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Allan Goes Bio

Allan Góes (born April 20, 1971) is a retired Brazilian mixed martial artist. He last fought for the Seattle Tiger Sharks of the International Fight League.

Contents

  • 1 Biography
  • 2 Mixed martial arts record
  • 3 References
  • 4 External links

Biography

Goes started practicing Brazilian jiu-jitsu at the age of 7 in Rio de Janeiro, Brazil with his grandfather Alcides Goes, judo master. When he was 12 he was taken to the Carlson Gracie Team and fell in love with the sport embracing jiu-jitsu as a profession, totally dedicating himself to the "Gentle Art". He also trained kickboxing, and got a black belt in judo.

At the age of 18, he got his black belt from the hands of Carlson Gracie. At 19, after more than 200 Jiu-Jitsu fights and only one loss, and achieving World Brazilian Jiu-Jitsu Champion 8 times he then moved to the United States to become a professional MMA Fighter. In the year of 2000, Góes helped create a new team with his old team partners, called Brazilian Top Team.

Góes had his MMA debut for Japanese Pancrase promotion, taking on Frank Shamrock in 1995. Allan scored the first takedown, which Frank followed with one of his own, but the Brazilian threatened him twice with Kimura attempts from the bottom and also threw ground and pound after taking from top position. The shoot wrestler answered sweeping him and clamping an ankle lock, but Góes reversed into a rear naked choke. It marked a controversial instance, as Góes refused to release the hold when Frank utilized a rope escape as by Pancrase's rules, and he gained a yellow card from the referee; moreover, according to Shamrock, Góes eye-gouged him without the referee noticing in order to secure the choke. As the match continued, Shamrock continued utilizing ankle locks and heel hooks, badly dislocating Góes's ankle and making him spend his own rope escape. The Brazilian ended the match taking Frank's back, but the bout was ruled a draw by points.

Allan followed his debut participating in several MMA events in United States from 1995 to 1997, beating Antony Macias by TKO and submitting Todd Bjornethun by triangle choke. He entered Ultimate Fighting Championship in its UFC 17 tournament in an attempt to challenge for the UFC Light Heavyweight Championship held by Frank Shamrock, firstly facing fellow challenger Dan Henderson.

The Brazilian opened the match dropping Henderson down with a punch, but Henderson countered with a heel hook attempt, and later started landing effective ground and pound through Góes's guard, bloodying his nose. The match ended with Henderson scoring several punches at the overtime, gaining a unanimous decision over the Brazilian fighter. However, controversy arose about the end of the main round, when the referee John McCarthy stopped Góes from locking a rear naked choke after an illegal kick to a downed Henderson. Góes went to claim in an interview that Henderson was passing out in his hold when the referee broke it, and protested about the application of the rules.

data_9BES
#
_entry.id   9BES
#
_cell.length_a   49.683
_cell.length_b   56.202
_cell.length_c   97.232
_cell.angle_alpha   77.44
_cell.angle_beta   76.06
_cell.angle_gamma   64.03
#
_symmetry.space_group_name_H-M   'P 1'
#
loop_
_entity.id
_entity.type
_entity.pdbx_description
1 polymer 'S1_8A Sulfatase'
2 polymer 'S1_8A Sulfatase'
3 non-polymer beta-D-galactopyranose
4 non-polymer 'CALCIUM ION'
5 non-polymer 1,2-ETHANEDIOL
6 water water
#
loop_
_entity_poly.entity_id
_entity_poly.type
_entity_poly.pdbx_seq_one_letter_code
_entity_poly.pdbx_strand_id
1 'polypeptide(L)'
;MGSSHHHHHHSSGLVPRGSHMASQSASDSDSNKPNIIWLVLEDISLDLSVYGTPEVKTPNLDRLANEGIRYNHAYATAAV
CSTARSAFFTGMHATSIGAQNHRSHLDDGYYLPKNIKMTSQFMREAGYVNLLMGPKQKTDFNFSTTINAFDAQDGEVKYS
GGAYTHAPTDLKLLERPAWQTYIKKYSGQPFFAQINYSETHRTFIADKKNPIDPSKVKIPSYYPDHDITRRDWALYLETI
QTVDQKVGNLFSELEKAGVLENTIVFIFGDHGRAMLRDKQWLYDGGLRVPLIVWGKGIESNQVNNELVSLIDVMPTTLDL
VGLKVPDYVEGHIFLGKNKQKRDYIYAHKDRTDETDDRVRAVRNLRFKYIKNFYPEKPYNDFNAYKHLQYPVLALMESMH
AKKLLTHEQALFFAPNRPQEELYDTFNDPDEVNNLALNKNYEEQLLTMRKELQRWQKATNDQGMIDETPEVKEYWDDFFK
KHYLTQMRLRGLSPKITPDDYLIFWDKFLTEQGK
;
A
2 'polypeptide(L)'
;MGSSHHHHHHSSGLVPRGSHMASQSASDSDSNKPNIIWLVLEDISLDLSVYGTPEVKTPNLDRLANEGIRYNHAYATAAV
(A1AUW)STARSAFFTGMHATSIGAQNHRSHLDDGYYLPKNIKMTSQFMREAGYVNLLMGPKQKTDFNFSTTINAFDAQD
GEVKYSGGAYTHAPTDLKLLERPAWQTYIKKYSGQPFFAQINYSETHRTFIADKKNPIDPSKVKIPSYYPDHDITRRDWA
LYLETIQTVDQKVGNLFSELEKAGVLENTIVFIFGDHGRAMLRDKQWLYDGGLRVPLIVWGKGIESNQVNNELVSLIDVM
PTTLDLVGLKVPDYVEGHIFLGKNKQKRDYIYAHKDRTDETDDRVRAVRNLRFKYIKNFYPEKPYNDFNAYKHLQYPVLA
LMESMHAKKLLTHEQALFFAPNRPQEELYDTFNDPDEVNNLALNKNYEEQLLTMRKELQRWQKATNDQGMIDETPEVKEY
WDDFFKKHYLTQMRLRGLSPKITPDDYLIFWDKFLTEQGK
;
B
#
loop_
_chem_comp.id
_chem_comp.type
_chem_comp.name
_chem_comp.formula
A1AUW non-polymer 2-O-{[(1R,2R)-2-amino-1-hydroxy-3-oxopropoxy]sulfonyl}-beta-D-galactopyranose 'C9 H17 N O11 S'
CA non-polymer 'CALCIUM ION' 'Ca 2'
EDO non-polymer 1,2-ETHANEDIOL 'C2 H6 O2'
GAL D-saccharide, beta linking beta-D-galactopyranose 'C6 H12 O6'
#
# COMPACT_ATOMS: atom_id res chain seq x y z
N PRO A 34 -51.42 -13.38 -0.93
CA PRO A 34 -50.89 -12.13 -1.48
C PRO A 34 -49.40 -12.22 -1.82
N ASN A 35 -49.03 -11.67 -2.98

After his UFC tenure, Góes went to compete in Japan again, for PRIDE Fighting Championships, and had his debut against Kazushi Sakuraba. The Brazilian lied on the ground for most of the match, but made an excellent usage of defensive guard, throwing upkicks and threatening with submissions attempts. Góes fended away the aggressor Sakuraba and took his back several times, seeking for rear naked chokes, but he was not successful, and almost got caught in an armbar at the second round. The final round saw Góes taking dominant position and being near of another choke, as well as trading kicks with Sakuraba from the ground. As the rules didn't involve judge decisions, the match was ruled a draw.

Another of Góes's highest profiled matches in PRIDE was against Hammer House founder Mark Coleman in 2001. Outweighted by 30 pounds, Góes first tried a capoeira spinning kick before shooting for the takedown, but Coleman stopped him and landed two knee strikes, the second of which knocked Góes off, before throwing three more for the referee stoppage. Some seconds after the decision, believing (under the effects of the KO) that the match was still running, Góes attacked Coleman and caused a brawl, but it was cleared off and they left in friendly terms.

Today, Black Belt Master 6th Dan, Allan Goes is known as one of the most technical fighters and has created his own system to teach Jiu-Jitsu. Goes teaches at his Gym, Allan Goes Martial Arts, in Laguna woods, California.

Mixed martial arts record

External links

  • Allan Goes Official Website
  • Professional MMA record for Allan Goes from Sherdog Edit this at Wikidata
  • Allan Goes IFL Page

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